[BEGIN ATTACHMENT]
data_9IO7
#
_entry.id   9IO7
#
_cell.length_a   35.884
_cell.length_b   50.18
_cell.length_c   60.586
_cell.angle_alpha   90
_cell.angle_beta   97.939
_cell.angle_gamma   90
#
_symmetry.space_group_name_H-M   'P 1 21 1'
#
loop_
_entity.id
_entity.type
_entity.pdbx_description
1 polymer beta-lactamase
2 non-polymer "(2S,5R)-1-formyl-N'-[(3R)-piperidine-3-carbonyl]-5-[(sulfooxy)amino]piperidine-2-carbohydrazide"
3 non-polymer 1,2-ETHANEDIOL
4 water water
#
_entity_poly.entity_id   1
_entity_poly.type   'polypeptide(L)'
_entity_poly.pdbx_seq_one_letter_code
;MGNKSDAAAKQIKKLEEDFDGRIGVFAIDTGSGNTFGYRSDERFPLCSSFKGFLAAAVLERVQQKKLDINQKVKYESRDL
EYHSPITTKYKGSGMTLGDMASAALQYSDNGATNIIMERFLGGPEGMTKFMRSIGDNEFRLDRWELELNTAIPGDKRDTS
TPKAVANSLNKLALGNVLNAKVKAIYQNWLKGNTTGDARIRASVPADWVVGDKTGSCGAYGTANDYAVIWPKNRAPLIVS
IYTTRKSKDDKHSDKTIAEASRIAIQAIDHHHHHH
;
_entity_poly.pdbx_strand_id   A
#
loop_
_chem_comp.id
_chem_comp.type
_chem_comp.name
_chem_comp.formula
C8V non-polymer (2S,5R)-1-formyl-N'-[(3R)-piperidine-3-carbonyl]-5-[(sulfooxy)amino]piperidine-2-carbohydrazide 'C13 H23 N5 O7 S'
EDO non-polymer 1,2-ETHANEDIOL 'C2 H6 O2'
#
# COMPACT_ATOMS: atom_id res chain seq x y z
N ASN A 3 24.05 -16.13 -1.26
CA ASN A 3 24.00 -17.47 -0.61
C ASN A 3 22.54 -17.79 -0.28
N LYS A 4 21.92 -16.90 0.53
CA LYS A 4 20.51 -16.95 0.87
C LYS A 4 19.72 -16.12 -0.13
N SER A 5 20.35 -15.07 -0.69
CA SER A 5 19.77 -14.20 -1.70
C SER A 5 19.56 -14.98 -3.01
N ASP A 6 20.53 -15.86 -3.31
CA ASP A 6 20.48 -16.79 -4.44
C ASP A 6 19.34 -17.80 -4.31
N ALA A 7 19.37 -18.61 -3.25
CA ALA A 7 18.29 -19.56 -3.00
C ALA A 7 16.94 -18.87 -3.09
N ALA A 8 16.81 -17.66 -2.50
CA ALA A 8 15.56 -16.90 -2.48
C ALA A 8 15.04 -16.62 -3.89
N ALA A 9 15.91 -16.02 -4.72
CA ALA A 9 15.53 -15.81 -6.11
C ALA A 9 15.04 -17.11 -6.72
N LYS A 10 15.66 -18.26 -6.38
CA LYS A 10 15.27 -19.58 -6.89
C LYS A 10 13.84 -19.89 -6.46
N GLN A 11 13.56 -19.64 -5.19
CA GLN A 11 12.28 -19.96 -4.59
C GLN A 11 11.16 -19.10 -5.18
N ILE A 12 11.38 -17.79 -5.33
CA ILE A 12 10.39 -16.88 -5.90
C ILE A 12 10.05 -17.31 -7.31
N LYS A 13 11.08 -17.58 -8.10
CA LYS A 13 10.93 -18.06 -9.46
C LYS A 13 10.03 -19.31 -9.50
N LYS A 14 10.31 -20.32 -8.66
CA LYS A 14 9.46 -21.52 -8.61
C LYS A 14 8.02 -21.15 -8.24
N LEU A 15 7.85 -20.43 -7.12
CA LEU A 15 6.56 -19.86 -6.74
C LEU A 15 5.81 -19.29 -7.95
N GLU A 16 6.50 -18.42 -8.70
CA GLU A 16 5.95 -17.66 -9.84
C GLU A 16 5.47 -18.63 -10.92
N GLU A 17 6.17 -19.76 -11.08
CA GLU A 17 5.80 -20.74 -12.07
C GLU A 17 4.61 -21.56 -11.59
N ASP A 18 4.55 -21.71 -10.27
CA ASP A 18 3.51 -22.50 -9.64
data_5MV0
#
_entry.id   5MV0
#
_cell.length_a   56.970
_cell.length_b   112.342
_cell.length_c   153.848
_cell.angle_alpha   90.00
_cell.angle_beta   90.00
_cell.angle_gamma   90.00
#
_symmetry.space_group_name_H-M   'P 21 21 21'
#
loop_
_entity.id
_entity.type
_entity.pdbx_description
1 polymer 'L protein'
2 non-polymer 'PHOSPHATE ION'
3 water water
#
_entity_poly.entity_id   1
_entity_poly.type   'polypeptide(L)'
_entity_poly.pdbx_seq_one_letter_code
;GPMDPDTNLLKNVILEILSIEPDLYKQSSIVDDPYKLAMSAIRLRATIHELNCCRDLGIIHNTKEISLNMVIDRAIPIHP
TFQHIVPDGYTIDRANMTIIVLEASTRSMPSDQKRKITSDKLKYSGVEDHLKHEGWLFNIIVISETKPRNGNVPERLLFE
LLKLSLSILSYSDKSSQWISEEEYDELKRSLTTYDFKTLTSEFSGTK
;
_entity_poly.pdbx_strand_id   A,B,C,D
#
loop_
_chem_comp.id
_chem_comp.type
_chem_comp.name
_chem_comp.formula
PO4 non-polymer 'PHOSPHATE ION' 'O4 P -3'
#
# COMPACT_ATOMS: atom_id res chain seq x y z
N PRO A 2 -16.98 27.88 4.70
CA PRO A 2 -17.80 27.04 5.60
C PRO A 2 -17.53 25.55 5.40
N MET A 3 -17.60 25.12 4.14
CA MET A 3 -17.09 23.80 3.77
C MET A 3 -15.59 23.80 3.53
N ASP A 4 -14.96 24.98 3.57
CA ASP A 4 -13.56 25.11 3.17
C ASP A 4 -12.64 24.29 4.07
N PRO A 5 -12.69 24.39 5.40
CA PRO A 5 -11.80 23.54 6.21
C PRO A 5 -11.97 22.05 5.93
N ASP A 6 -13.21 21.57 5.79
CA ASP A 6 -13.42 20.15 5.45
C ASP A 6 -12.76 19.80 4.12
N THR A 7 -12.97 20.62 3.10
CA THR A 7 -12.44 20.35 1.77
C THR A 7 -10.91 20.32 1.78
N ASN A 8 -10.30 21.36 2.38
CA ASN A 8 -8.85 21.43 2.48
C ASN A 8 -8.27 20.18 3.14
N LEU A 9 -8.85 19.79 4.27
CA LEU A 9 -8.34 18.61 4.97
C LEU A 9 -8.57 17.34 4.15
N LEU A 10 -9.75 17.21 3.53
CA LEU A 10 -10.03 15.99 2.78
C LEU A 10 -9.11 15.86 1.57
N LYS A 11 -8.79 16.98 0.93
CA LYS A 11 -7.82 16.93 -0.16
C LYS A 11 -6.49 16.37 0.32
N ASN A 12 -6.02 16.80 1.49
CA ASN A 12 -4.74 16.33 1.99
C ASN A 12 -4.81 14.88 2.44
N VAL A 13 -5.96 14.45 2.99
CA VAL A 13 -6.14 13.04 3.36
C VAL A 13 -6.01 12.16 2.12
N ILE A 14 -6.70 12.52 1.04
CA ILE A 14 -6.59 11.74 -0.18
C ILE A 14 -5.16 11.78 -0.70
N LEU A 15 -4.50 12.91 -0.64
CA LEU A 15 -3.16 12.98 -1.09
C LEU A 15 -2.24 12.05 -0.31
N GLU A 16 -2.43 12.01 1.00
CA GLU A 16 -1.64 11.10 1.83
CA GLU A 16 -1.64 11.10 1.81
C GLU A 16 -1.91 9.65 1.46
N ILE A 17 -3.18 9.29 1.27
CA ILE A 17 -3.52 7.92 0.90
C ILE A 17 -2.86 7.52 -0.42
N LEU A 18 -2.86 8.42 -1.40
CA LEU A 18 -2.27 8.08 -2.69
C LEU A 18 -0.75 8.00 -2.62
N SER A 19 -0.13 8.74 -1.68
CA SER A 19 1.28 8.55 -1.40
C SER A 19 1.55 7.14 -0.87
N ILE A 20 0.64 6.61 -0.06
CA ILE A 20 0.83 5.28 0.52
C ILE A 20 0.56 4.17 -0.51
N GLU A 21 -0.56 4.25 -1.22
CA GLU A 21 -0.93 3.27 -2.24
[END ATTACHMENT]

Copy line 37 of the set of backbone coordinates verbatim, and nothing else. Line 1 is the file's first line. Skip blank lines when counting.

_chem_comp.formula